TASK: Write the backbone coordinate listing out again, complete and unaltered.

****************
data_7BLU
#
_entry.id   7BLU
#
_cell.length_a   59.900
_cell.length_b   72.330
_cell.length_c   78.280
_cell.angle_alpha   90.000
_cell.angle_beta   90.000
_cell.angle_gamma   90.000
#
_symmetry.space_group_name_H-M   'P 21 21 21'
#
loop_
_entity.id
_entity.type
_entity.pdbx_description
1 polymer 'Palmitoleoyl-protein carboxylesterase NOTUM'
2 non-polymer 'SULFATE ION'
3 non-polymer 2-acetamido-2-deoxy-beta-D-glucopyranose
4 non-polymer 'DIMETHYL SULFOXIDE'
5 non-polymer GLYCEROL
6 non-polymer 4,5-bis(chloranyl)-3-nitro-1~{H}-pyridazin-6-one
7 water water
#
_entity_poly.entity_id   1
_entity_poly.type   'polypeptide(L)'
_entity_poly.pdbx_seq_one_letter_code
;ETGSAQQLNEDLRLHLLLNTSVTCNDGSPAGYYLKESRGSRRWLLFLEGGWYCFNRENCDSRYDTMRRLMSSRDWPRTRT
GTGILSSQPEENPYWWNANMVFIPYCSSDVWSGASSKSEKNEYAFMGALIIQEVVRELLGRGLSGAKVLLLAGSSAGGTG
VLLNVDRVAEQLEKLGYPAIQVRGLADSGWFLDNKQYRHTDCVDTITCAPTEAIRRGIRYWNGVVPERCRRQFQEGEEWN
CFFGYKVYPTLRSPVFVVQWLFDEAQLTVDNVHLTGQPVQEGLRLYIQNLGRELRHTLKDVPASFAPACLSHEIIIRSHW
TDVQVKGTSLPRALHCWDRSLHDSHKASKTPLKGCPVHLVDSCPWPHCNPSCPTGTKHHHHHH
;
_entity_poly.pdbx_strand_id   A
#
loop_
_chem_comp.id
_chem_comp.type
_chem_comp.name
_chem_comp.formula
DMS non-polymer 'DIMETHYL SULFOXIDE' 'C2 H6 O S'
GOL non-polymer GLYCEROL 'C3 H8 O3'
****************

data_7BLU
#
_entry.id   7BLU
#
_cell.length_a   59.900
_cell.length_b   72.330
_cell.length_c   78.280
_cell.angle_alpha   90.000
_cell.angle_beta   90.000
_cell.angle_gamma   90.000
#
_symmetry.space_group_name_H-M   'P 21 21 21'
#
loop_
_entity.id
_entity.type
_entity.pdbx_description
1 polymer 'Palmitoleoyl-protein carboxylesterase NOTUM'
2 non-polymer 'SULFATE ION'
3 non-polymer 2-acetamido-2-deoxy-beta-D-glucopyranose
4 non-polymer 'DIMETHYL SULFOXIDE'
5 non-polymer GLYCEROL
6 non-polymer 4,5-bis(chloranyl)-3-nitro-1~{H}-pyridazin-6-one
7 water water
#
_entity_poly.entity_id   1
_entity_poly.type   'polypeptide(L)'
_entity_poly.pdbx_seq_one_letter_code
;ETGSAQQLNEDLRLHLLLNTSVTCNDGSPAGYYLKESRGSRRWLLFLEGGWYCFNRENCDSRYDTMRRLMSSRDWPRTRT
GTGILSSQPEENPYWWNANMVFIPYCSSDVWSGASSKSEKNEYAFMGALIIQEVVRELLGRGLSGAKVLLLAGSSAGGTG
VLLNVDRVAEQLEKLGYPAIQVRGLADSGWFLDNKQYRHTDCVDTITCAPTEAIRRGIRYWNGVVPERCRRQFQEGEEWN
CFFGYKVYPTLRSPVFVVQWLFDEAQLTVDNVHLTGQPVQEGLRLYIQNLGRELRHTLKDVPASFAPACLSHEIIIRSHW
TDVQVKGTSLPRALHCWDRSLHDSHKASKTPLKGCPVHLVDSCPWPHCNPSCPTGTKHHHHHH
;
_entity_poly.pdbx_strand_id   A
#
loop_
_chem_comp.id
_chem_comp.type
_chem_comp.name
_chem_comp.formula
DMS non-polymer 'DIMETHYL SULFOXIDE' 'C2 H6 O S'
GOL non-polymer GLYCEROL 'C3 H8 O3'